Darwin predicted that underneath each lagoon would be a bed rock base, the remains of the original volcano. Subsequent drilling has proved this correct. Darwin's theory followed from his understanding that coral polyps thrive in the clean seas of the tropics where the water is agitated, but can only live within a limited depth of water, starting just below low tide. Where the level of the underlying land stays the same, the corals grow around the coast to form what he called fringing reefs, and can eventually grow out from the shore to become a barrier reef.

A fringing reef can take ten thousand years to form, and an atoll can take up to 30 million years. Where the land is rising, fringing reefs can grow around the coast, but coral raised above sea level dies and becomes white limestone. If the land subsides slowly, the fringing reefs keep pace by growing upwards on a base of dead coral, forming a barrier reef enclosing a lagoon between the reef and the land. A barrier reef can encircle an island, and once the island sinks below sea level a roughly circular atoll of growing coral continues to keep up with the sea level, forming a central lagoon. Barrier reefs and atolls don't usually form complete circles, but are broken in places by storms. Should the land subside too quickly or sea level rise too fast, the coral dies as it is below its habitable depth.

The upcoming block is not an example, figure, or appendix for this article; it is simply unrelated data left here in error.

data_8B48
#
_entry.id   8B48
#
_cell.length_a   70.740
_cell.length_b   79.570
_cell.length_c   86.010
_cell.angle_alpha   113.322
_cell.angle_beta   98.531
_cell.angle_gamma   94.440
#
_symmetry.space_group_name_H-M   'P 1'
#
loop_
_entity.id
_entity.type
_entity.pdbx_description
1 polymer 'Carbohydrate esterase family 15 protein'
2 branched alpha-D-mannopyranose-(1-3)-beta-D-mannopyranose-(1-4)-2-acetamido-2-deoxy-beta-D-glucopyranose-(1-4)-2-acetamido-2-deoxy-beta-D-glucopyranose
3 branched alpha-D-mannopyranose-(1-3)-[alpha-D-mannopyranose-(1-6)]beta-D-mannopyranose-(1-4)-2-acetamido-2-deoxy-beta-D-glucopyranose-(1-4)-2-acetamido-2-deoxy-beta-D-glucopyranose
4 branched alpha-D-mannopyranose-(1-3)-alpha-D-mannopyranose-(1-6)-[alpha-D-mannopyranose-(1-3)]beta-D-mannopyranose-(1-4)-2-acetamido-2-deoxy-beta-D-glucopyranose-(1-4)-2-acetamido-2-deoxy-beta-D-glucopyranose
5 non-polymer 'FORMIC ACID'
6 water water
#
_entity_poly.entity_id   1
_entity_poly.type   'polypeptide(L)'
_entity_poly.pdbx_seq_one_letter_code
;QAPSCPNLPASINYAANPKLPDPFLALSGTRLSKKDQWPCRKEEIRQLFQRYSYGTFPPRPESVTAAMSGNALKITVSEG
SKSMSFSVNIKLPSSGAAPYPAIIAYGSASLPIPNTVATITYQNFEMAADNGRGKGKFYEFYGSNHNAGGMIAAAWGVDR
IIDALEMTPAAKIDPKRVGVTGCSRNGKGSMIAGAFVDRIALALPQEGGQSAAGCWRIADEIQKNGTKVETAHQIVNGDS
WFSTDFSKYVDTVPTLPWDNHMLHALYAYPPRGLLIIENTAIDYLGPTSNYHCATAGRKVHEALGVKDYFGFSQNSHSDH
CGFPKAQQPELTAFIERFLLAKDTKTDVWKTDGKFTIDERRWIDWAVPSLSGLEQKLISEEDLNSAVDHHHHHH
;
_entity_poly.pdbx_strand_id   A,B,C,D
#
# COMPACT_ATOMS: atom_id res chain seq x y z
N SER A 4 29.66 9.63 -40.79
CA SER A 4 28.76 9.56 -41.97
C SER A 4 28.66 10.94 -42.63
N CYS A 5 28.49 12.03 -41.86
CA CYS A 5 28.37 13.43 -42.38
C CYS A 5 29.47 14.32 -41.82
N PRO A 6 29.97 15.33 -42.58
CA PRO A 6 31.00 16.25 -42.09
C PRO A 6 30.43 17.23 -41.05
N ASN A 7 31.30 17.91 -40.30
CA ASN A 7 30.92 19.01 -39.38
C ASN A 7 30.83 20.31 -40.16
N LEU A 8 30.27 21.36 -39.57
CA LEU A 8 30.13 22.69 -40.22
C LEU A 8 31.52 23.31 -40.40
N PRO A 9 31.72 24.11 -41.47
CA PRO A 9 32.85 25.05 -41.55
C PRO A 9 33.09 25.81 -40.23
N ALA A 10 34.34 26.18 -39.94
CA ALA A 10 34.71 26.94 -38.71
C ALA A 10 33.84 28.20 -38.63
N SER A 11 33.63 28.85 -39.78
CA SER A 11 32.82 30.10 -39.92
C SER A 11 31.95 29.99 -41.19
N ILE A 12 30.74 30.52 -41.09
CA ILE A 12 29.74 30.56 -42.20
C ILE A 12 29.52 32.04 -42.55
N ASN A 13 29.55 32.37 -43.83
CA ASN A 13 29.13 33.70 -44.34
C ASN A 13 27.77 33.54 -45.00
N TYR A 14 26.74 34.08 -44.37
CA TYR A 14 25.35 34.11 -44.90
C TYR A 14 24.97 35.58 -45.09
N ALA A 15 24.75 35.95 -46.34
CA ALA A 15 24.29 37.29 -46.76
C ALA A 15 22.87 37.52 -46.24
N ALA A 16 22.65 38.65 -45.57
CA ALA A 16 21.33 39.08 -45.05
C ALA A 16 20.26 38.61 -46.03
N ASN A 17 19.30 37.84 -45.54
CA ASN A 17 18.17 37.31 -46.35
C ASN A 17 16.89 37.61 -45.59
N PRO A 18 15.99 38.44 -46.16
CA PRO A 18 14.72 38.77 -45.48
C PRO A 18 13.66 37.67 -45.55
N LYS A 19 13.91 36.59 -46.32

In general, the two main variables determining the geomorphology, or shape, of coral reefs are the nature of the underlying substrate on which they rest, and the history of the change in sea level relative to that substrate.

As an example of how coral reefs have formed on continental shelves, the current living reef structure of the Great Barrier Reef began growing about 20,000 years ago. The sea level was then 120 metres (390 ft) lower than it is today. As the sea level rose, the water and the corals encroached on what had been the hills of the coastal plain. By 13,000 years ago the sea level was 60 metres (200 ft) lower than at present, and the hills of the coastal plains were, by then, continental islands. As the sea level rise continued most of the continental islands were submerged. The corals could then overgrow the hills, forming the present cays and reefs. The sea level on the Great Barrier Reef has not changed significantly in the last 6,000 years, and the age of the present living reef structure is estimated to be between 6,000 and 8,000 years. Although the Great Barrier Reef formed along a continental shelf, and not around a volcanic island, the same principles apply as outlined by Darwin's theory above. The Great Barrier Reef development has stopped at the barrier reef stage, since Australia is not about to submerge. It has formed the world's largest barrier reef, 300–1000 metres (330-1100 yards) from shore, and 2,000 kilometres (1,200 mi) long.

Healthy coral reefs grow horizontally from 1 to 3 centimetres (0.39 to 1.2 in) per year, and grow vertically anywhere from 1 to 25 centimetres (0.4–12 in) per year; however, they are limited to growing above a depth of 150 metres (490 ft) due to their need for sunlight, and cannot grow above sea level.